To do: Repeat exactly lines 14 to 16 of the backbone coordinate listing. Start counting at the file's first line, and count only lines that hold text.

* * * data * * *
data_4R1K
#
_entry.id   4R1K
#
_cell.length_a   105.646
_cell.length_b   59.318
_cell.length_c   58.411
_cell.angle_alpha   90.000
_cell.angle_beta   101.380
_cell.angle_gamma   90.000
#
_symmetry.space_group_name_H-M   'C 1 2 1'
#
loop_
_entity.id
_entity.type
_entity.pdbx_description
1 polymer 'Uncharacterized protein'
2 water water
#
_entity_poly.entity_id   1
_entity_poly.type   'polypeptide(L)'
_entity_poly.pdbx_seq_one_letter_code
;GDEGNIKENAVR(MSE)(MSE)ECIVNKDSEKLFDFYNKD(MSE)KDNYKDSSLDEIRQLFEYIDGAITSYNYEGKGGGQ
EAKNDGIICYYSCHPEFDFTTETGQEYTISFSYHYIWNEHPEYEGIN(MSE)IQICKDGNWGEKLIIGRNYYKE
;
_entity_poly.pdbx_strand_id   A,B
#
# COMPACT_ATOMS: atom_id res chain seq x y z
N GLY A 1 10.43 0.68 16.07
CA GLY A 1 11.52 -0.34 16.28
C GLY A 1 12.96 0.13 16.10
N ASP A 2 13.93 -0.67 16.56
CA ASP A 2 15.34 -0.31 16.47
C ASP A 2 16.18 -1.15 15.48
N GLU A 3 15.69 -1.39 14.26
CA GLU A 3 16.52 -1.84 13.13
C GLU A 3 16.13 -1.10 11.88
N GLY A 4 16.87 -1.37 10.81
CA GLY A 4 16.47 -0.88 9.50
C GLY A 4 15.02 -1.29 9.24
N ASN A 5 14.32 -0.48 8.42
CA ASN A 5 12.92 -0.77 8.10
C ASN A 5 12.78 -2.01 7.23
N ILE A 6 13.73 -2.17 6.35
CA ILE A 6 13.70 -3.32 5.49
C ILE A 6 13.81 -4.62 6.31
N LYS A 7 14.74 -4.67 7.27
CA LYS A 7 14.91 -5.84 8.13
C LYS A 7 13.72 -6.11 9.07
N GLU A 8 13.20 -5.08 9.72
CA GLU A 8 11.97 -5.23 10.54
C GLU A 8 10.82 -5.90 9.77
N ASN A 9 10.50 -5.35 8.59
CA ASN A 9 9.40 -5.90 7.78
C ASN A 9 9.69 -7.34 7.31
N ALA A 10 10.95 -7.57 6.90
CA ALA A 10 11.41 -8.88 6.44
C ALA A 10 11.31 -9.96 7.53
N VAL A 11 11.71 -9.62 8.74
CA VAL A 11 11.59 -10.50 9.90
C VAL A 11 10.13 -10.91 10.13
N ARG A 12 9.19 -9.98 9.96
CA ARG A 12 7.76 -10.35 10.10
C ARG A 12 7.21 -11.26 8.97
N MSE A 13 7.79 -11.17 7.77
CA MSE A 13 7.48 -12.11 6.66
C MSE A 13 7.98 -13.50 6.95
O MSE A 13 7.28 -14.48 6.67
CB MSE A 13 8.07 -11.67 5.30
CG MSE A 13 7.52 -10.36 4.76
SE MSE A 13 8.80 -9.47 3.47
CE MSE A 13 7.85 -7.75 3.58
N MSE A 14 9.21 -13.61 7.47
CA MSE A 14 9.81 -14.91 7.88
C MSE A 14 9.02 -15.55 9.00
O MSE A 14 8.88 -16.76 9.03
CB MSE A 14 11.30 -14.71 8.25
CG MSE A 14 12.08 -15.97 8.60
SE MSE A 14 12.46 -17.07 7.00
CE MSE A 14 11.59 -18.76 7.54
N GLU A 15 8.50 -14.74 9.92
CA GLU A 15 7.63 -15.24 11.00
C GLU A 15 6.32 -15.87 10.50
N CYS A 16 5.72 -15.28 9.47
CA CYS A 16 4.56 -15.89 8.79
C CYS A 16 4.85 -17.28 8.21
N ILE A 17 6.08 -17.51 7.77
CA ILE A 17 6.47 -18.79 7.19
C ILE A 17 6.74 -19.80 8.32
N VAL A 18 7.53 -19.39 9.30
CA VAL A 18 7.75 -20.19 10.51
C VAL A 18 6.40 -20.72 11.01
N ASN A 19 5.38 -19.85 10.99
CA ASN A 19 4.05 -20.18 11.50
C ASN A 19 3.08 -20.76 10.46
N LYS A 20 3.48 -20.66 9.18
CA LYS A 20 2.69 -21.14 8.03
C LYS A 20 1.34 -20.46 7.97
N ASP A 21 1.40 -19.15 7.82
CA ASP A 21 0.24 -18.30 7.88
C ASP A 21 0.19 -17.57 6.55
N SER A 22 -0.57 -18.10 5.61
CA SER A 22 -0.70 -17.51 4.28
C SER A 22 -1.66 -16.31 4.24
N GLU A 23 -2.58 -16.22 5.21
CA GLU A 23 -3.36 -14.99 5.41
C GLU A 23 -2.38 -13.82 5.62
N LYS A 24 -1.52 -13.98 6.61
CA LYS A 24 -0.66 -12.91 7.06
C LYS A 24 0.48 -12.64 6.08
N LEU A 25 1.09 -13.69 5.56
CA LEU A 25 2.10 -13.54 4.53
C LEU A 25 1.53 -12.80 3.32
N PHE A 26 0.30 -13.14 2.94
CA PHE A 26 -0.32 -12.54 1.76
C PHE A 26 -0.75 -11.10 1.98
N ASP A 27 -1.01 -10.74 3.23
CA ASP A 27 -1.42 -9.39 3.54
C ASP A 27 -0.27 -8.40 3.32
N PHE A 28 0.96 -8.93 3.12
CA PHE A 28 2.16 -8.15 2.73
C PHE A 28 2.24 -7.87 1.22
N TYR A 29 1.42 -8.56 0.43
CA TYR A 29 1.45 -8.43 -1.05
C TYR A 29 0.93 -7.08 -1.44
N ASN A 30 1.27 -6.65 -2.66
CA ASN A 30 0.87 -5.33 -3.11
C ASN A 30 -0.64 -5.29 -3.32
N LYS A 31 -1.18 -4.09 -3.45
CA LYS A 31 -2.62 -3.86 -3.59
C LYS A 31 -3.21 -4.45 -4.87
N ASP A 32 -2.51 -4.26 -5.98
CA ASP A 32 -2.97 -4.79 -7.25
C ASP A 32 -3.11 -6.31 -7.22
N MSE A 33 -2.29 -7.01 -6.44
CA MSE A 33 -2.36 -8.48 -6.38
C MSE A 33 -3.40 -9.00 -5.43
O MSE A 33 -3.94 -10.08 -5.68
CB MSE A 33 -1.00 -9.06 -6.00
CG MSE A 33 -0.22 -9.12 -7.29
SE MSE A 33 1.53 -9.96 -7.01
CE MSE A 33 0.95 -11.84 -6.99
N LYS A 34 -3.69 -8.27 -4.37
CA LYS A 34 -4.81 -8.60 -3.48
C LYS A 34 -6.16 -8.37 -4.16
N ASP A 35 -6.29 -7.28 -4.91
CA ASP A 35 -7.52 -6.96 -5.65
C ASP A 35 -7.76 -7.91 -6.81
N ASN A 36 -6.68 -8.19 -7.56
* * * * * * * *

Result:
loop_
_entity.id
_entity.type